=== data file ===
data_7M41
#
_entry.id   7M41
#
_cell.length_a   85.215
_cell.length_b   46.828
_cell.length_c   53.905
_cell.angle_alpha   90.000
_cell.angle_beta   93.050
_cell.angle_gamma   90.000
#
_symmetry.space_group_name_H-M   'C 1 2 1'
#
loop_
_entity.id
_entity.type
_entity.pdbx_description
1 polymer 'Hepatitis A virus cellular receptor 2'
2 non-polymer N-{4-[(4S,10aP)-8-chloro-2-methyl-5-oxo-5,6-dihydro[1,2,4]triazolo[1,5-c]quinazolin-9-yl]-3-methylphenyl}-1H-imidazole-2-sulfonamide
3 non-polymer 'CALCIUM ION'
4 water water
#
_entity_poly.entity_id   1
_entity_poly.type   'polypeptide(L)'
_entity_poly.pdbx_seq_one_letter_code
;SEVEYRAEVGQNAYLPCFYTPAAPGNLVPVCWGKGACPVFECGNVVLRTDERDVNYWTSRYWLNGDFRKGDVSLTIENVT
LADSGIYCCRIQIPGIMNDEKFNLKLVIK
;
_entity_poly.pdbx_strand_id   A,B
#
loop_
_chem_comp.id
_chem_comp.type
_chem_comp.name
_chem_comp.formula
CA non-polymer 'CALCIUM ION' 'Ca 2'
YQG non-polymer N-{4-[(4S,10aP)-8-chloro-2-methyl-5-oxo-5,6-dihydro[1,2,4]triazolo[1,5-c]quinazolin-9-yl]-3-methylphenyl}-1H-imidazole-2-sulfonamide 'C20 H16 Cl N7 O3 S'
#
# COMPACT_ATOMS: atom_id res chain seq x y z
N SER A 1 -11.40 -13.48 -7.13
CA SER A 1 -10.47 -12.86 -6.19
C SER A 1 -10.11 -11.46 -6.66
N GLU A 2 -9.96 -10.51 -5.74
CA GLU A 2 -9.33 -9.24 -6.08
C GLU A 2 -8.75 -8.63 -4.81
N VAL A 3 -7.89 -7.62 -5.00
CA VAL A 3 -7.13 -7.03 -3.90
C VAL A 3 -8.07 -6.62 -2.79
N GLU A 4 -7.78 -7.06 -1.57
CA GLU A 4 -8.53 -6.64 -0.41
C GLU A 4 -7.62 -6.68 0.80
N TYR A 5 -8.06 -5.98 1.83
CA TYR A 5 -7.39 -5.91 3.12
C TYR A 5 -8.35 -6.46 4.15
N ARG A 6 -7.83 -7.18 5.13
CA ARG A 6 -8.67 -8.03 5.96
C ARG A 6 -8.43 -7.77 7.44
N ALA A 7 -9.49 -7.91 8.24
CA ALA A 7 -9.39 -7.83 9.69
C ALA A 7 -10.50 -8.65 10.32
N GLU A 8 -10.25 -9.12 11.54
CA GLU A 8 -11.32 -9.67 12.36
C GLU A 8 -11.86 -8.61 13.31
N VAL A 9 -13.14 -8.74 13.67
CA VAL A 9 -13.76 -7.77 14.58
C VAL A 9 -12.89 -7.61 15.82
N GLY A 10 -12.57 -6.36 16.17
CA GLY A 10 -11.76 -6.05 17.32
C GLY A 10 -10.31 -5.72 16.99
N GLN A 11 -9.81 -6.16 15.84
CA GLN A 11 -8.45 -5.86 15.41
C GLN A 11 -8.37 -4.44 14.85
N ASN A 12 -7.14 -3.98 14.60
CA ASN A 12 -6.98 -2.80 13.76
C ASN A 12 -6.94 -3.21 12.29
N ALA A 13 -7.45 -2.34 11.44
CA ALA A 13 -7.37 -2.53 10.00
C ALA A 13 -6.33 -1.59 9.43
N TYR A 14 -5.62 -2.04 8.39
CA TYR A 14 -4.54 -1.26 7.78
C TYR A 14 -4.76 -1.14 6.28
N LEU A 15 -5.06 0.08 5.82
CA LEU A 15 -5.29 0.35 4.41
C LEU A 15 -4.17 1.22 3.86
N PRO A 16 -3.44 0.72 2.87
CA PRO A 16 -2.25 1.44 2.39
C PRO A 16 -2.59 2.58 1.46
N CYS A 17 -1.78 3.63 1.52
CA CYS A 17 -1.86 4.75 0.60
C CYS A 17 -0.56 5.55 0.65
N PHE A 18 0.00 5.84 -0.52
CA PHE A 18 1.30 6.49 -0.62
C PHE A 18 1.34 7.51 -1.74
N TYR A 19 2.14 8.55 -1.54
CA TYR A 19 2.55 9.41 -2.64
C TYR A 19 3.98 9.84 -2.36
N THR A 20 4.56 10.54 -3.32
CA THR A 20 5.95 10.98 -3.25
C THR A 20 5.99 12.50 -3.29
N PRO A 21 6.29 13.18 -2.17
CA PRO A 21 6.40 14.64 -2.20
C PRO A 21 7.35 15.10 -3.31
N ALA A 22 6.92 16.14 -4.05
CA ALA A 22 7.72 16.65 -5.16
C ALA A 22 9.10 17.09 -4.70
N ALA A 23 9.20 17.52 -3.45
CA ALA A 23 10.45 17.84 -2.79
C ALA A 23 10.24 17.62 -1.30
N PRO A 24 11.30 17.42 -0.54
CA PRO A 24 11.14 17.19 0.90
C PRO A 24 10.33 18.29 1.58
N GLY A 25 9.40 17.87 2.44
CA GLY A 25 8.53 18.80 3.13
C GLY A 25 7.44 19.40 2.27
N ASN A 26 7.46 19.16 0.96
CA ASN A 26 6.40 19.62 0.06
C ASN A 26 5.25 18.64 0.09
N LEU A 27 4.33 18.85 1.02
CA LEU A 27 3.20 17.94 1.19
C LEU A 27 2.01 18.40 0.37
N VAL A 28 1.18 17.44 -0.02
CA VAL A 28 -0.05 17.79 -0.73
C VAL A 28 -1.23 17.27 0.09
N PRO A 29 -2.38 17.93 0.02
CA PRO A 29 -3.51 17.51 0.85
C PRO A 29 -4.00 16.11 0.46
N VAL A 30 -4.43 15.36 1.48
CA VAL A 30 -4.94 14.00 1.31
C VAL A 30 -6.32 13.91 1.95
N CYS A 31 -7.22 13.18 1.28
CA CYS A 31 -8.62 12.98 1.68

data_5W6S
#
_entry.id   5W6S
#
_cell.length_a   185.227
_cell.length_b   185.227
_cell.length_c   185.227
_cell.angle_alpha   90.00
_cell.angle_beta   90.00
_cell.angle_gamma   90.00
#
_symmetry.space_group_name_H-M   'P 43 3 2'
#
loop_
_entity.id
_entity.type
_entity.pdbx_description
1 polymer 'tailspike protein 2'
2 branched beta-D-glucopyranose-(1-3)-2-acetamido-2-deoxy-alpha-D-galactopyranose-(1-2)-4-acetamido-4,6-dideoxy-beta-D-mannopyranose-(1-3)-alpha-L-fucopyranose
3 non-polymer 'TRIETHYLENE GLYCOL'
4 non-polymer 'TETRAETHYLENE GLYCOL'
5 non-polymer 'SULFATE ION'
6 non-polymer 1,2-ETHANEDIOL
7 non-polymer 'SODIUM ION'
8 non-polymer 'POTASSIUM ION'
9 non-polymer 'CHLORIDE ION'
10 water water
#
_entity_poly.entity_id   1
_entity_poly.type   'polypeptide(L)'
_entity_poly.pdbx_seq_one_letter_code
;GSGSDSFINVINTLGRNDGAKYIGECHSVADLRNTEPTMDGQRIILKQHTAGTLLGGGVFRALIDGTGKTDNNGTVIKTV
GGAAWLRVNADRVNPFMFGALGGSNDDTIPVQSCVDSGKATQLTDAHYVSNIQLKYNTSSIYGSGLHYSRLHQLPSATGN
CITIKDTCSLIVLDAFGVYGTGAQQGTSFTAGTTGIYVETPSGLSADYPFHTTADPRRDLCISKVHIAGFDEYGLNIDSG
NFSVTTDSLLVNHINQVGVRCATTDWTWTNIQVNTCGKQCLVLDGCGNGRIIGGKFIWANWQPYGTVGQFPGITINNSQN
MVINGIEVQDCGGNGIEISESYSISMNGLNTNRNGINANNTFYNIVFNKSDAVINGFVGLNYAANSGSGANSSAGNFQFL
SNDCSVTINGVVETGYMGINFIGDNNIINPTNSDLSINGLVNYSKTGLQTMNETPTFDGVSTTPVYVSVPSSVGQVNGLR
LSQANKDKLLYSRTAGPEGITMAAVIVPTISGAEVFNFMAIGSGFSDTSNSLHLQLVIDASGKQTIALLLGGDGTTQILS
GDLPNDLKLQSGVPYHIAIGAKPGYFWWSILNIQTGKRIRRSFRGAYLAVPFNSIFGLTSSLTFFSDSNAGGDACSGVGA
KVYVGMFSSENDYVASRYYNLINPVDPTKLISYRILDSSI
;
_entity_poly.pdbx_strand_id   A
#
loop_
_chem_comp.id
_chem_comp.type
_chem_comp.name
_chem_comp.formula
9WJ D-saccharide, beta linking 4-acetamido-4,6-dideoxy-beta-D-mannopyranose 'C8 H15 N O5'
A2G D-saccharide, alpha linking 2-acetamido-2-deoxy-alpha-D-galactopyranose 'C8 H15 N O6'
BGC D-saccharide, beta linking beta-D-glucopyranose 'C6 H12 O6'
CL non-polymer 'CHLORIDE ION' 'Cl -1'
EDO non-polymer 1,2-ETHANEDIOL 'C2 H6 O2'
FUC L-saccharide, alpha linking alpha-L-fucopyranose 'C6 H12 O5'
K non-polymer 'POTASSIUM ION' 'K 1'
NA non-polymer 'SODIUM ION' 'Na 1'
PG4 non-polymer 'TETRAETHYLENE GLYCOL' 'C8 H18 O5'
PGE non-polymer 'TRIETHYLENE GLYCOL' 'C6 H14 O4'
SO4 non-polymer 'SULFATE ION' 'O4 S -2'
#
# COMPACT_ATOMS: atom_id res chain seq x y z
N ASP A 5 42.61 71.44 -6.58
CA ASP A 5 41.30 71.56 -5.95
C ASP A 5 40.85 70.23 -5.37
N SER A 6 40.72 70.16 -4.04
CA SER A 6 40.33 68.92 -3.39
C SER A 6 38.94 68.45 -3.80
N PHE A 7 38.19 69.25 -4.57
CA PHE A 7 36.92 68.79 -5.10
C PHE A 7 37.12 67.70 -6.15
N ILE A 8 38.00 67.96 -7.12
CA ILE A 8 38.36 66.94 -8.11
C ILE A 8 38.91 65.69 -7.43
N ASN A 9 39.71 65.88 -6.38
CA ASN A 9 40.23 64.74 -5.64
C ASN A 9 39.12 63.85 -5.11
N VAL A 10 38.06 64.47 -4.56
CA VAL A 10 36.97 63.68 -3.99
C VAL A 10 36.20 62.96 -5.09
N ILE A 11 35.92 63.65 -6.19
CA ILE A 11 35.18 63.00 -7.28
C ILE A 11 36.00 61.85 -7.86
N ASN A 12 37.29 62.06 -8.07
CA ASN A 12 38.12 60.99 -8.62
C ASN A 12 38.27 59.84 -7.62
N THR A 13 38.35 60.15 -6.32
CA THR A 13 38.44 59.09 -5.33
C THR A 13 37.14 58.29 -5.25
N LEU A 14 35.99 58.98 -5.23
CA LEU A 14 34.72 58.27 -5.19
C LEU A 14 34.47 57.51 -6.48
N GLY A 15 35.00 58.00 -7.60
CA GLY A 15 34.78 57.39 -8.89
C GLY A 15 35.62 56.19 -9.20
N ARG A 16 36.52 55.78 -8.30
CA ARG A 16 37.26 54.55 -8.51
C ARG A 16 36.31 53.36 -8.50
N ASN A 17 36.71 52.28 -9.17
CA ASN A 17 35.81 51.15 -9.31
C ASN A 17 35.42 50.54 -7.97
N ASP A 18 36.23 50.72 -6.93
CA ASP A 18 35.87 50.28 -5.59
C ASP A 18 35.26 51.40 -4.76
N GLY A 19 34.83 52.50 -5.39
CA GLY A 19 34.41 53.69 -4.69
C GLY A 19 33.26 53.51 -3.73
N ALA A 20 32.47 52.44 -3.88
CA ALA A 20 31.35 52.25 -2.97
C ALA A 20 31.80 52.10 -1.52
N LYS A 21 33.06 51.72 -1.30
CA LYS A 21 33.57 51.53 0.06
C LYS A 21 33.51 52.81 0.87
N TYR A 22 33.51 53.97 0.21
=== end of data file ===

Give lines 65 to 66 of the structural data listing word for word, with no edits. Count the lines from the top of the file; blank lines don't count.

CA VAL A 9 -13.76 -7.77 14.58
C VAL A 9 -12.89 -7.61 15.82